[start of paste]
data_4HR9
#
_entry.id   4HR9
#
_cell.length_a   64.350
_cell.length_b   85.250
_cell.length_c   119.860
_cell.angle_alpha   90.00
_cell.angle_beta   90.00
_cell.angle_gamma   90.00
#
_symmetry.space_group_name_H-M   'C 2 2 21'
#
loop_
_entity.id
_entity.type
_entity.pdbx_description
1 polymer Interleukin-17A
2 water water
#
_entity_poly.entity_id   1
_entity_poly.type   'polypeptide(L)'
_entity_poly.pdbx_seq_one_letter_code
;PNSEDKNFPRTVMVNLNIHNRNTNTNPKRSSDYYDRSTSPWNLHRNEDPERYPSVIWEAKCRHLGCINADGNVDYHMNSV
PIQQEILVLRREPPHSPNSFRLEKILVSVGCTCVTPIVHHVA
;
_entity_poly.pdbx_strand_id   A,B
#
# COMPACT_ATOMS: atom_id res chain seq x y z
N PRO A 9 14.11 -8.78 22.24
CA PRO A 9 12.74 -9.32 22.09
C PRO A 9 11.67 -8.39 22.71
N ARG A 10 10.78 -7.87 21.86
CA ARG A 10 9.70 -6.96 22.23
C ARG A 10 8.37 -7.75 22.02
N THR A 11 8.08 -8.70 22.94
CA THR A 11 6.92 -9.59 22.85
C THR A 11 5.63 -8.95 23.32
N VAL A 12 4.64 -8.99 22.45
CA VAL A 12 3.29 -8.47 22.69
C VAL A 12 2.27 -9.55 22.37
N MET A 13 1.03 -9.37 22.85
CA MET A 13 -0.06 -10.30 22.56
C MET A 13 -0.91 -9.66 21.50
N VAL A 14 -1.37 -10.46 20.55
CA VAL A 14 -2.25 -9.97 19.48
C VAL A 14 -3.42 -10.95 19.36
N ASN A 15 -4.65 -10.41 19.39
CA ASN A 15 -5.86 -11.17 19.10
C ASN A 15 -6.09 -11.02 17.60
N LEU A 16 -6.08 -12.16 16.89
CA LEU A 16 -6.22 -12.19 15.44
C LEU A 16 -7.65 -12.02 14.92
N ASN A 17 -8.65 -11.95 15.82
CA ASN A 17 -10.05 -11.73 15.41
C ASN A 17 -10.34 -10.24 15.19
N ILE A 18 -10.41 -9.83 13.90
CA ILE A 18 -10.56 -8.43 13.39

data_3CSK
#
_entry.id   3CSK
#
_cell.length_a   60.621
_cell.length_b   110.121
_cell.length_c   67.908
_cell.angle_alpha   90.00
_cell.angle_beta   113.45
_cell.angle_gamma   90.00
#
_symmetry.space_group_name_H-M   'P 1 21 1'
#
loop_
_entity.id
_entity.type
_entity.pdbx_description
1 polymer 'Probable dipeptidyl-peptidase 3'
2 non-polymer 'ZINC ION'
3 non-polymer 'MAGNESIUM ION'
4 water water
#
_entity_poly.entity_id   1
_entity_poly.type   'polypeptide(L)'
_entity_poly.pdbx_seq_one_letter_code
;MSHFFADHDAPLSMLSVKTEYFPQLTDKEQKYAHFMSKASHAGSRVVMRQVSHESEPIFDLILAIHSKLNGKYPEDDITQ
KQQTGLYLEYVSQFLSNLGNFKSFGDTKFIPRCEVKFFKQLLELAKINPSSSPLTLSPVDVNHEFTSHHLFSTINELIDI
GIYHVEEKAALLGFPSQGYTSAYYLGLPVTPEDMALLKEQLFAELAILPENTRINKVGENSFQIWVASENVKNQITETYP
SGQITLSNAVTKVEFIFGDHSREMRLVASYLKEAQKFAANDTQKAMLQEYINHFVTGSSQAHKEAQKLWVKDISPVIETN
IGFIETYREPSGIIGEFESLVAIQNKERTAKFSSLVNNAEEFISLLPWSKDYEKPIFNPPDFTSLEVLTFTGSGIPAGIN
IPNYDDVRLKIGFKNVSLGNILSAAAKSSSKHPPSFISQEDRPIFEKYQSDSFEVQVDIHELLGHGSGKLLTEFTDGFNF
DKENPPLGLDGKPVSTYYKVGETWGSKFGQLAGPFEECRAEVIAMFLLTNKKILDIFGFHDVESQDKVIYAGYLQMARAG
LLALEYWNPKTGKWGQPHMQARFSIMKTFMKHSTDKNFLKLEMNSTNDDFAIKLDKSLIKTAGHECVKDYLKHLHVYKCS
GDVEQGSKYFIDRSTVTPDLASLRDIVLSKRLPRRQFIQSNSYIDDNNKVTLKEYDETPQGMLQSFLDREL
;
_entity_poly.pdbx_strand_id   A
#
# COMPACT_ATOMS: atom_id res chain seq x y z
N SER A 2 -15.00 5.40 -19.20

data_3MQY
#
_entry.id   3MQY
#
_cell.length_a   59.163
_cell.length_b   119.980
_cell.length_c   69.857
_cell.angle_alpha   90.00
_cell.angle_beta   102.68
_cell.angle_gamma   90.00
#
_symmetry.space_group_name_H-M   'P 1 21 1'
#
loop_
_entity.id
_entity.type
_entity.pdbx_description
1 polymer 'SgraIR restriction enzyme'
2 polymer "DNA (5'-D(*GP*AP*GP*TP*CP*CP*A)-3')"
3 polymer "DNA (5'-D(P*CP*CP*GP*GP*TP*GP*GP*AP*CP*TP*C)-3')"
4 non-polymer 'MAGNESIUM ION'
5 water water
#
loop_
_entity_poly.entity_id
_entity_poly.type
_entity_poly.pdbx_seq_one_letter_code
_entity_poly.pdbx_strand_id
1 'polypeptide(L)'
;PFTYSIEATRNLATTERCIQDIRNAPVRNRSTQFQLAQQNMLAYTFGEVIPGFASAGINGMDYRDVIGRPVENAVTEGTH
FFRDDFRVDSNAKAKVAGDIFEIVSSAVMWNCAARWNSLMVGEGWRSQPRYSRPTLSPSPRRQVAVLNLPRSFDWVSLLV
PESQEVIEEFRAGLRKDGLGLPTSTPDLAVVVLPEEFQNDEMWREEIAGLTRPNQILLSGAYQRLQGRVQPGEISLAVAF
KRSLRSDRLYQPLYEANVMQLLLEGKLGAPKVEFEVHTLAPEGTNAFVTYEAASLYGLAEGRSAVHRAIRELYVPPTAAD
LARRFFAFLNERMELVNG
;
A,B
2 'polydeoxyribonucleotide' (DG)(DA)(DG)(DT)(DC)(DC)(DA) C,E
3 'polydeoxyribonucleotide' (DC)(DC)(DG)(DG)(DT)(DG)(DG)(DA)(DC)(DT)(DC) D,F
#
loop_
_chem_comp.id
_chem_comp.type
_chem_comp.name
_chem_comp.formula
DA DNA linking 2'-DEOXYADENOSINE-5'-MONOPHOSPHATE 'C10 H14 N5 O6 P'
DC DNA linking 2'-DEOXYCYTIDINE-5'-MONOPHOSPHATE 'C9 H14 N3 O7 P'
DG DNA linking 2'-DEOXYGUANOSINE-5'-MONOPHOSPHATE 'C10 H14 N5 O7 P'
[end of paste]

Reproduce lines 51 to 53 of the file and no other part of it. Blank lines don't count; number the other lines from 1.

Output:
N LEU A 16 -6.08 -12.16 16.89
CA LEU A 16 -6.22 -12.19 15.44
C LEU A 16 -7.65 -12.02 14.92